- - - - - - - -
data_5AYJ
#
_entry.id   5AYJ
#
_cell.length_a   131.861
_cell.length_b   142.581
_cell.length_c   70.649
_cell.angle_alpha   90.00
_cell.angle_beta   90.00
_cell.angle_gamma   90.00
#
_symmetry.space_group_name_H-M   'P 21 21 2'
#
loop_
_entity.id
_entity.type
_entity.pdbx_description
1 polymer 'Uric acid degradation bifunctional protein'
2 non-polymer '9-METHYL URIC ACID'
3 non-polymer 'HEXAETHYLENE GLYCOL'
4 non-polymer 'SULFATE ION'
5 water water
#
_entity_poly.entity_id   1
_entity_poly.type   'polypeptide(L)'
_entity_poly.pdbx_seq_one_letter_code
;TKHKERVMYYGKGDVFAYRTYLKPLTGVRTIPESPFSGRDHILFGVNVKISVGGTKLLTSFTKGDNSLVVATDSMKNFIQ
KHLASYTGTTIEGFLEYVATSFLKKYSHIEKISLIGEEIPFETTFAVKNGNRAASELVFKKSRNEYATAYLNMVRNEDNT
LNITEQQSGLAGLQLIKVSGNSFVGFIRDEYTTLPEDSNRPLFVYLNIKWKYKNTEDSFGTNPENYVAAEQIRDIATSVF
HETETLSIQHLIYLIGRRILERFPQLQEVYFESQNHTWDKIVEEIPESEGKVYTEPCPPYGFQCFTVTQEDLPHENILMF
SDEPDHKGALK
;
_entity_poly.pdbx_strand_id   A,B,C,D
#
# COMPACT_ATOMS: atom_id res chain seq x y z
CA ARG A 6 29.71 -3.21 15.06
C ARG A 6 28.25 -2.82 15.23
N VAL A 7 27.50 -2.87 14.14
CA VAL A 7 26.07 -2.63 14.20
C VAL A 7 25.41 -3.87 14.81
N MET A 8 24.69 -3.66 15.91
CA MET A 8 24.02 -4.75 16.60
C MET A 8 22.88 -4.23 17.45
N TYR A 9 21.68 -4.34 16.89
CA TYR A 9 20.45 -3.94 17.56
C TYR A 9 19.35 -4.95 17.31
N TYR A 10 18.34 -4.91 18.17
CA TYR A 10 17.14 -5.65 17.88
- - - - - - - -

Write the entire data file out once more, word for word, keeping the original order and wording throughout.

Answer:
data_5AYJ
#
_entry.id   5AYJ
#
_cell.length_a   131.861
_cell.length_b   142.581
_cell.length_c   70.649
_cell.angle_alpha   90.00
_cell.angle_beta   90.00
_cell.angle_gamma   90.00
#
_symmetry.space_group_name_H-M   'P 21 21 2'
#
loop_
_entity.id
_entity.type
_entity.pdbx_description
1 polymer 'Uric acid degradation bifunctional protein'
2 non-polymer '9-METHYL URIC ACID'
3 non-polymer 'HEXAETHYLENE GLYCOL'
4 non-polymer 'SULFATE ION'
5 water water
#
_entity_poly.entity_id   1
_entity_poly.type   'polypeptide(L)'
_entity_poly.pdbx_seq_one_letter_code
;TKHKERVMYYGKGDVFAYRTYLKPLTGVRTIPESPFSGRDHILFGVNVKISVGGTKLLTSFTKGDNSLVVATDSMKNFIQ
KHLASYTGTTIEGFLEYVATSFLKKYSHIEKISLIGEEIPFETTFAVKNGNRAASELVFKKSRNEYATAYLNMVRNEDNT
LNITEQQSGLAGLQLIKVSGNSFVGFIRDEYTTLPEDSNRPLFVYLNIKWKYKNTEDSFGTNPENYVAAEQIRDIATSVF
HETETLSIQHLIYLIGRRILERFPQLQEVYFESQNHTWDKIVEEIPESEGKVYTEPCPPYGFQCFTVTQEDLPHENILMF
SDEPDHKGALK
;
_entity_poly.pdbx_strand_id   A,B,C,D
#
# COMPACT_ATOMS: atom_id res chain seq x y z
CA ARG A 6 29.71 -3.21 15.06
C ARG A 6 28.25 -2.82 15.23
N VAL A 7 27.50 -2.87 14.14
CA VAL A 7 26.07 -2.63 14.20
C VAL A 7 25.41 -3.87 14.81
N MET A 8 24.69 -3.66 15.91
CA MET A 8 24.02 -4.75 16.60
C MET A 8 22.88 -4.23 17.45
N TYR A 9 21.68 -4.34 16.89
CA TYR A 9 20.45 -3.94 17.56
C TYR A 9 19.35 -4.95 17.31
N TYR A 10 18.34 -4.91 18.17
CA TYR A 10 17.14 -5.65 17.88